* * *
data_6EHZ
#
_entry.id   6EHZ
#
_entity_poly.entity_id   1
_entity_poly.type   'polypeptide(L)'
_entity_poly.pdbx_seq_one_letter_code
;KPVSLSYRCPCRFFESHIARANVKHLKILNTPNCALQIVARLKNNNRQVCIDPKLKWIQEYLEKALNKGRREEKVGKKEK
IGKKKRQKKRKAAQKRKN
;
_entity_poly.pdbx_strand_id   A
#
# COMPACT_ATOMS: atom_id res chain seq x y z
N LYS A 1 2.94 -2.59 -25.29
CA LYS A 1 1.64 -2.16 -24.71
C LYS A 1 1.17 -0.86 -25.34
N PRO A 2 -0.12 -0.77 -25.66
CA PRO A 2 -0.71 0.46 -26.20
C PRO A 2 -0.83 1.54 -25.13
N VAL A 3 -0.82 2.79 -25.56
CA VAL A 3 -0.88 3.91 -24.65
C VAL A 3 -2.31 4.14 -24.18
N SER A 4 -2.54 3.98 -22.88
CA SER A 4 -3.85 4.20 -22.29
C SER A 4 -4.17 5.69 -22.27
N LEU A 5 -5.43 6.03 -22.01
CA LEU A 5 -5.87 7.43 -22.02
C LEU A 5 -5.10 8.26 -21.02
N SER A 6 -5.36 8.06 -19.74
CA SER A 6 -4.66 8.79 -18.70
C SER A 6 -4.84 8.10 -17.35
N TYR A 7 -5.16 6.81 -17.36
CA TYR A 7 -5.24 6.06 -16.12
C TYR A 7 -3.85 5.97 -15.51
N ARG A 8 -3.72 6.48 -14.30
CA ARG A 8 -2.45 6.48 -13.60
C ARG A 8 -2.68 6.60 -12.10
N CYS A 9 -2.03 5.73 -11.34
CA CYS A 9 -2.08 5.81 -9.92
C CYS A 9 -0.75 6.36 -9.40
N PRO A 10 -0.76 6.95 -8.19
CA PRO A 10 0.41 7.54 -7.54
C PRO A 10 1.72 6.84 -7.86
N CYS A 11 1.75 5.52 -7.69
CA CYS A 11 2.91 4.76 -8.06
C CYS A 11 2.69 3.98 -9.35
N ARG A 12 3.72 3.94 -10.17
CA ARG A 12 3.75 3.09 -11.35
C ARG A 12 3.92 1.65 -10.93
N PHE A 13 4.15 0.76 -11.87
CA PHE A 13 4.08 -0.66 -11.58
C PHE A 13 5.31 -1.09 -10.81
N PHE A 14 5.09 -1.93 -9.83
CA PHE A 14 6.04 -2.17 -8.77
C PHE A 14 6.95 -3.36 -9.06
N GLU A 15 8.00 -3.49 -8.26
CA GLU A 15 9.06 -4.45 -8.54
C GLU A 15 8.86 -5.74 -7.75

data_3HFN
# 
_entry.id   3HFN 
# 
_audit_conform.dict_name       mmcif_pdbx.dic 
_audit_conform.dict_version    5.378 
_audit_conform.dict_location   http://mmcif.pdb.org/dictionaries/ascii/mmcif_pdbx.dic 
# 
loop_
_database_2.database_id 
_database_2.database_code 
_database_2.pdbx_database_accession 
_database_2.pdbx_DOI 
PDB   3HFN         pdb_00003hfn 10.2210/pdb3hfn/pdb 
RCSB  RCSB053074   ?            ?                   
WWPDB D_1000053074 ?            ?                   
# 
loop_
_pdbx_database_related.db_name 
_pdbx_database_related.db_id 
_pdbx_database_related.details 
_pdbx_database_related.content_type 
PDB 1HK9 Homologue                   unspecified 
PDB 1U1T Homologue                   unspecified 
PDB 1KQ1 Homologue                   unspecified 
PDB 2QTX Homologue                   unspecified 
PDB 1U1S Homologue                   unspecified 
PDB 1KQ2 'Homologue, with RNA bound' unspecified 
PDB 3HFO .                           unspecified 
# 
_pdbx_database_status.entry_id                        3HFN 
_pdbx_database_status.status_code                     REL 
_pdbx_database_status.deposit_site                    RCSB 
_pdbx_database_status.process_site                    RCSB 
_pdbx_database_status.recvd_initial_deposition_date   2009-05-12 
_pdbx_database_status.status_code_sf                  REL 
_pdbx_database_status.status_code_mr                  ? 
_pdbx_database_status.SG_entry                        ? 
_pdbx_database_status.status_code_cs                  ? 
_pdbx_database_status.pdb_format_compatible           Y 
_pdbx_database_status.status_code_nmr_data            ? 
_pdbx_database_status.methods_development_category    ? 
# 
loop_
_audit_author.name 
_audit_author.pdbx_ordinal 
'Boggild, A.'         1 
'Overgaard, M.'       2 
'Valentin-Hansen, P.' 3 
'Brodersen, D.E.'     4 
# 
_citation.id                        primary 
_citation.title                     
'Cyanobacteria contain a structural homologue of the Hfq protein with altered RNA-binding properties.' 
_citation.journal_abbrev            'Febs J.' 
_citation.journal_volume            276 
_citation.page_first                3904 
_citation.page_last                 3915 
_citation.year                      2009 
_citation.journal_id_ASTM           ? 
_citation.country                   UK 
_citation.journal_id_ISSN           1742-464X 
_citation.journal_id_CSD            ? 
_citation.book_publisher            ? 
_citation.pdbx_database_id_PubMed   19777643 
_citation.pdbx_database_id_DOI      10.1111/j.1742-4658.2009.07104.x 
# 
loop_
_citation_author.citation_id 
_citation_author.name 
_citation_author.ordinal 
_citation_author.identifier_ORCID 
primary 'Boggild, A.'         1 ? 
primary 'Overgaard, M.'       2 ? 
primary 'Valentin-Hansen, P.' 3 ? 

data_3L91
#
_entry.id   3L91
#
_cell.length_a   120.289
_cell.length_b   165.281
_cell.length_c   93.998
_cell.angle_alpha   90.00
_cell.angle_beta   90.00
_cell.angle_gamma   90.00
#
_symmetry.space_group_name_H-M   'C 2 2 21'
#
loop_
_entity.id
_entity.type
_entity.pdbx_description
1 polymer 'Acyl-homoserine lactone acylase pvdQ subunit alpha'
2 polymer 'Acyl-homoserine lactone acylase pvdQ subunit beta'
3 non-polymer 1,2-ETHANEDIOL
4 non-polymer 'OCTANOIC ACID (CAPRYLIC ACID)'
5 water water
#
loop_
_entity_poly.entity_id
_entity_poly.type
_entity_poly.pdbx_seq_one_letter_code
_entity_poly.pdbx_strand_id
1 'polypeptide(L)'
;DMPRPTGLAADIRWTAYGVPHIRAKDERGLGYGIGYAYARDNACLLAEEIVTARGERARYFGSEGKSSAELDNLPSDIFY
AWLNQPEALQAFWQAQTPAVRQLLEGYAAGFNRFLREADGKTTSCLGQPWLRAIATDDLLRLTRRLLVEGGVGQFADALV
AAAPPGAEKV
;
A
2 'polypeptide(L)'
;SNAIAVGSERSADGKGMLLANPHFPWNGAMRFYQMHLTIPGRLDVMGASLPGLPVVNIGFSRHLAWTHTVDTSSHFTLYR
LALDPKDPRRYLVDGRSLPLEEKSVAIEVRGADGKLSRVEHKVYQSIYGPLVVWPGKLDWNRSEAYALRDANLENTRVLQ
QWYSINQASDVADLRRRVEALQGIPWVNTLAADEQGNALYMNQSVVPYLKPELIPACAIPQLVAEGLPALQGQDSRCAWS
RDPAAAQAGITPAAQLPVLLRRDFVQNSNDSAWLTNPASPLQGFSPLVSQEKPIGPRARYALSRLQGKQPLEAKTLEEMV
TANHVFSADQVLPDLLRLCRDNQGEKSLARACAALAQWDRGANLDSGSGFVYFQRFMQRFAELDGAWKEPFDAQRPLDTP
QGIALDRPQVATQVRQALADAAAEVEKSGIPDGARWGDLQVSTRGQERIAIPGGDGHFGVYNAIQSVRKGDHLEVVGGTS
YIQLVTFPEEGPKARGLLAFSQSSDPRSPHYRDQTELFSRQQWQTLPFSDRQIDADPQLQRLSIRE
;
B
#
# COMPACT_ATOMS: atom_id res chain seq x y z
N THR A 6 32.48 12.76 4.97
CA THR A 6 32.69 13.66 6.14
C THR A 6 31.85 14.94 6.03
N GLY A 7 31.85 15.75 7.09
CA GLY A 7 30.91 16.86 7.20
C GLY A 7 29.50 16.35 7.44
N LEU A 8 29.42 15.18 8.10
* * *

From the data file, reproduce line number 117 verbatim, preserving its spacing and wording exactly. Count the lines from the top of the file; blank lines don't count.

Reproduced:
_citation.year                      2009 